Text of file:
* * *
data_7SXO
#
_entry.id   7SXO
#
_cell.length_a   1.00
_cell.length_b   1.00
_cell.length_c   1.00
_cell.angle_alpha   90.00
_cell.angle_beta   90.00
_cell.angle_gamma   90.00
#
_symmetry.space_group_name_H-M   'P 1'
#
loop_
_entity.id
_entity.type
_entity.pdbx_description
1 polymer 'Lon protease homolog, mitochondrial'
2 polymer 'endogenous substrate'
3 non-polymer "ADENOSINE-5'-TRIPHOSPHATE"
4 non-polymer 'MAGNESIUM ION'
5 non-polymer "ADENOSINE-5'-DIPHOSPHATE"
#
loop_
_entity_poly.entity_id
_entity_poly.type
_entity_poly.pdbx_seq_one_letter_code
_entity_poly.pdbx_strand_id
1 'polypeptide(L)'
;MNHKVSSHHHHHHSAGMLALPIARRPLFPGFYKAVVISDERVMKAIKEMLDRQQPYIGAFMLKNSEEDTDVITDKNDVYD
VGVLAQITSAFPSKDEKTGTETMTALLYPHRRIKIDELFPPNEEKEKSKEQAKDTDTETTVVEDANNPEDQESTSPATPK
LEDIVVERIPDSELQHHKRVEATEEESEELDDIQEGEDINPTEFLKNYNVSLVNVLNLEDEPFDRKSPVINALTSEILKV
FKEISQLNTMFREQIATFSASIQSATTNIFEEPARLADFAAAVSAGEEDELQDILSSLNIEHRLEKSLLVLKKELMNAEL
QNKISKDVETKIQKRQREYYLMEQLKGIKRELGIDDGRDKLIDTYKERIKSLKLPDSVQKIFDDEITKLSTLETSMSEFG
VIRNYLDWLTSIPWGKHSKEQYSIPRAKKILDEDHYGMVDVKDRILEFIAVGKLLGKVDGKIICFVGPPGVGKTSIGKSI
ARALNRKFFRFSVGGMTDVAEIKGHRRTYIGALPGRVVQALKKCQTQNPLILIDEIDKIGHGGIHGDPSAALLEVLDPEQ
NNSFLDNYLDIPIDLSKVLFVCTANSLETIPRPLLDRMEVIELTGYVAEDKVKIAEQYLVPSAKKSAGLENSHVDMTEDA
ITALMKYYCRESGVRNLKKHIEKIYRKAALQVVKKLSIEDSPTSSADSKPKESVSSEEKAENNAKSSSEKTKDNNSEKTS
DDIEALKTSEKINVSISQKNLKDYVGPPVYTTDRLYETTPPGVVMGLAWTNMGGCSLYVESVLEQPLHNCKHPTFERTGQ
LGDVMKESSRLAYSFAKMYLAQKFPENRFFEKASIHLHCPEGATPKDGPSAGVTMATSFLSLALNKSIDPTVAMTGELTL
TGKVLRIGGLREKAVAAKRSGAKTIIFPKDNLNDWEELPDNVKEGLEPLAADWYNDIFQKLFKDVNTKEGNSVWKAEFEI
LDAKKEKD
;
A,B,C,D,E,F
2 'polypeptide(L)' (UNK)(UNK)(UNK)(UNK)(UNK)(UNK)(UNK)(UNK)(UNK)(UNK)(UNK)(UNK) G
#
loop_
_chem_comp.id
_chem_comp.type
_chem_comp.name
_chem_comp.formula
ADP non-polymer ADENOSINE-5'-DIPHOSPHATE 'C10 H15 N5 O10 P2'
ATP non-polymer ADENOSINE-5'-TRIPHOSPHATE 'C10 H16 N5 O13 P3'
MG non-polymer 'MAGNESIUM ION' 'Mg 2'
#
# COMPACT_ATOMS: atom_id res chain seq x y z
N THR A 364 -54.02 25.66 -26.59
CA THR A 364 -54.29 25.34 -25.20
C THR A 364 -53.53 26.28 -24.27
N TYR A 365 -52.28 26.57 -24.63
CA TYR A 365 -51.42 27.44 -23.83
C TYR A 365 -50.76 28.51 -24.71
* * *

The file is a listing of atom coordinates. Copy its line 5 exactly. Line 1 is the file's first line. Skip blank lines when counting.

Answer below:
_cell.length_a   1.00